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2015-04-07_11-05-58

March 2015 Reigate summary

Reigate March 2015 weather summary

  • Average Temperature 6.9C
  • Tmax 14.4C
  • Tmin -1.9C
  • total rainfall 23.8mm
  • max wind gust 46mph
  • sunshine 143.2 hours

Anticyclonic conditions controlled a good chunk of March bringing a lot of dry weather to Reigate.  Total Reigate March rainfall of 23.8mm is around half of that expected from the long term average for March recorded since 1873.  Whilst March rainfall this year was low it was not outside the “normal range” with mean monthly rainfall for March in South East England being 49.8mm and the mode (most frequently occurring) at a relatively dry 38.7mm.  March 2015 turns out to be the 36th driest year since 1873, the lowest being 1929 with a paltry 2mm of rainfall.  So March 2015 was dry but not super-dry!

With high pressure around March was sunny and not terribly windy, especially through the middle month.  Mid-Month the temperature dipped notably (see top chart) as a slack easterly set up with the high moving over Scandinavia.  It was not a beast from the east because the continent was warm and there was no really cold air available.  The slack conditions finished at the end of March, however, as a significant NW gale blew across the UK.  This broke our daily wind run record at 305.4 miles.  Wind run is the “fetch” or distance that the wind has travelled passing a point during the day.  Imagine a balloon drifting in the wind during the day… how far would it travel? This is the wind run.  The NW wind also turned lorries over on motorways further north, gusting over 70mph in places.  In Reigate the max gust was 46mph, pretty strong but with no leaves on the trees it did not cause damage.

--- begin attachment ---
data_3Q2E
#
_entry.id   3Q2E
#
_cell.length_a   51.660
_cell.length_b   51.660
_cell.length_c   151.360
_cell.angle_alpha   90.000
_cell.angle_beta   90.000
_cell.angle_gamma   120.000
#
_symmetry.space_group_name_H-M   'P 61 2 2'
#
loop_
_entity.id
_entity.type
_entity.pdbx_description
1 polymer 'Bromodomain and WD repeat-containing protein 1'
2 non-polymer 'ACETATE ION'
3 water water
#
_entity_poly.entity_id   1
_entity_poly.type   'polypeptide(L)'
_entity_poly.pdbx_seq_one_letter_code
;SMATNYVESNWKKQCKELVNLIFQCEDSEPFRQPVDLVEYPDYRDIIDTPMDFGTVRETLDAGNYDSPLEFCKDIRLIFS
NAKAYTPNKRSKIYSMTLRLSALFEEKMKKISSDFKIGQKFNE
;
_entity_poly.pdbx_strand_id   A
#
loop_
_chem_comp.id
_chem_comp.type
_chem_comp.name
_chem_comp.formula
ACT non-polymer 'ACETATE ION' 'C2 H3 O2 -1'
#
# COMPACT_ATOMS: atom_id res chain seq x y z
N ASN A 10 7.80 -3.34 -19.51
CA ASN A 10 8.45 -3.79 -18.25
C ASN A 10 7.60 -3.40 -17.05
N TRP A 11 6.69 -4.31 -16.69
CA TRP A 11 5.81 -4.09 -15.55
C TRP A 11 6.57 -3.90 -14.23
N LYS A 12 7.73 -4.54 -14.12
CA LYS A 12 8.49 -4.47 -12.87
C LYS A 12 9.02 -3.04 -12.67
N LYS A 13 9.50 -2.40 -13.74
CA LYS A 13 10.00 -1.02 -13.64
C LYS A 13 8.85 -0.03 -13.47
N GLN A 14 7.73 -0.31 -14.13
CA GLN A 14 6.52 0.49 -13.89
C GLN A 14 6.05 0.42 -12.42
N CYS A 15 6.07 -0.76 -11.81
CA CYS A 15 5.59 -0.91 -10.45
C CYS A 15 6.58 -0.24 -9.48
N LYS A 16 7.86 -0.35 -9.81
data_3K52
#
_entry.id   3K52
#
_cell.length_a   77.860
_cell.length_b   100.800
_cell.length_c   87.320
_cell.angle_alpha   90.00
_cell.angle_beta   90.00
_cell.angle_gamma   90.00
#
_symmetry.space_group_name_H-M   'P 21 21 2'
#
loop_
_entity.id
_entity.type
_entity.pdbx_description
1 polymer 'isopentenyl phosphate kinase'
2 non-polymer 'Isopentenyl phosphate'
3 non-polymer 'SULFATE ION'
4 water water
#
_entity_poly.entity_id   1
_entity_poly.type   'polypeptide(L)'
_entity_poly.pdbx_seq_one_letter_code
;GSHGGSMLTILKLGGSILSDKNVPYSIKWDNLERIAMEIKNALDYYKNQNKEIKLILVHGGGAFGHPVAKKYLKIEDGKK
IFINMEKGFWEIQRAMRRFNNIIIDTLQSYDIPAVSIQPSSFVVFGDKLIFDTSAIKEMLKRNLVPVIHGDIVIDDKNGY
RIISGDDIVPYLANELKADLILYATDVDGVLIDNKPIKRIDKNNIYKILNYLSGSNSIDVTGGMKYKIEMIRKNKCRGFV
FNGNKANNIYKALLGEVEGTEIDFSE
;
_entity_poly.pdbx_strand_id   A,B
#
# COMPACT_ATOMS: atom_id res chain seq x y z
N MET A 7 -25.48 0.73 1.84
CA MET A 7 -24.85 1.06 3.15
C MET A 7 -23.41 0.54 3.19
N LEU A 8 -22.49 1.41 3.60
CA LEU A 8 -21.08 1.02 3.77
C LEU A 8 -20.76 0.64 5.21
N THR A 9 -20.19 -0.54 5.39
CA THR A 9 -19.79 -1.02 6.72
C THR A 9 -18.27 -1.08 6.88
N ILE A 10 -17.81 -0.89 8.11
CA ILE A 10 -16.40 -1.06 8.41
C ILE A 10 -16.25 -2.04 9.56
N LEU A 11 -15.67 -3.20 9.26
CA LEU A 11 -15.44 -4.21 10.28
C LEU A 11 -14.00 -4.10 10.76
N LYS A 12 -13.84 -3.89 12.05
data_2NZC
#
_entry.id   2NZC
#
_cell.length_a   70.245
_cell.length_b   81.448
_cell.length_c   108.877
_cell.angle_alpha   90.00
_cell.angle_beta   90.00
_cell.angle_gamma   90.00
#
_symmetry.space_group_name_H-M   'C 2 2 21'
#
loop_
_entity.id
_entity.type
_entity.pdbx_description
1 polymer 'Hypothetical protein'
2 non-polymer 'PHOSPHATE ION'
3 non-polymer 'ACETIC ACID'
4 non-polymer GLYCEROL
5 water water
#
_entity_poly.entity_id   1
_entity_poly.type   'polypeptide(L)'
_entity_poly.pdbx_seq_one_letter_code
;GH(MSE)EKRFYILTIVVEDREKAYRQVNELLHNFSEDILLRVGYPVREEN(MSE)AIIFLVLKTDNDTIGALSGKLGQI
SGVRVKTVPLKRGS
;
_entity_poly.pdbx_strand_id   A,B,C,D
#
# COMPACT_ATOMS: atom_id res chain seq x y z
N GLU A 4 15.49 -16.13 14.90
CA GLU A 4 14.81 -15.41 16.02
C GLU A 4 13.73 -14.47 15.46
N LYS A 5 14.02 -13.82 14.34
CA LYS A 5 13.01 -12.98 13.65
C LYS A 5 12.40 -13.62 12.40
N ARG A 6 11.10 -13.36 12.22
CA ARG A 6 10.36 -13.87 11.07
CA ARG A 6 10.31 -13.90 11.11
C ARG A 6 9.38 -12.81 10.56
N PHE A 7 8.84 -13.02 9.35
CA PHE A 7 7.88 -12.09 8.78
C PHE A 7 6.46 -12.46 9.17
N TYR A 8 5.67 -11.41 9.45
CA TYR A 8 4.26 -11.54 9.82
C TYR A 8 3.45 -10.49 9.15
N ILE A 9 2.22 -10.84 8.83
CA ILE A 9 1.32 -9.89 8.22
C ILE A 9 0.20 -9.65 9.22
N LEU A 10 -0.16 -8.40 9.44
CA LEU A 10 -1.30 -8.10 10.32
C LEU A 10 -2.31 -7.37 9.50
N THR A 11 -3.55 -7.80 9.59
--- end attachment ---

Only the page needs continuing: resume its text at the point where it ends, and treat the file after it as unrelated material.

143.2 hours of sunshine in Reigate exceeded the long term average.

March will be remembered for the “deep partial” solar eclipse that crossed much of the UK on 20 March.  Sadly for us in Reigate and much of the SE we saw nothing of it except a gathering gloom and slight dip in temperature.  More on our eclipse observations here: https://rgsweather.com/2015/03/21/reigate-some-eclipse-effects-on-weather/

2015 overall is above the long term CET average but not by much. Nevertheless, as a moderate El Nino is set to start properly this summer it is likely that 2015 will be break more temperature records globally as a hot year overall for the planet.

2015-04-07_11-58-30

All our weather data can be downloaded from the data page here.

MetOffice March summary 

http://www.metoffice.gov.uk/climate/uk/summaries

http://www.metoffice.gov.uk/climate/uk/summaries/2015/march

2015-03-12_21-10-33

February 2015 Reigate weather summary

 

Weather statistics summary for Reigate during February 2015

Average temperature 3.9C (UK 3.5)

Tmax 10.8C 25/02

Tmin -3C 22/02

Total precipitation 59mm

max wind gust 32mph 06/02

February was around the long term average at 4C in Reigate.  The CET stood February at just 0.3C above the long term average.

After an intially cold start to the month the temperature rose.

Overall February came out around average temperature but note the much warmer continent.

2015-03-12_21-58-44

A notable cirrostratus halo occured around moon on 02 Feb and this accompanied by some brief excitement over a snow band moving south down the eastern side of the country.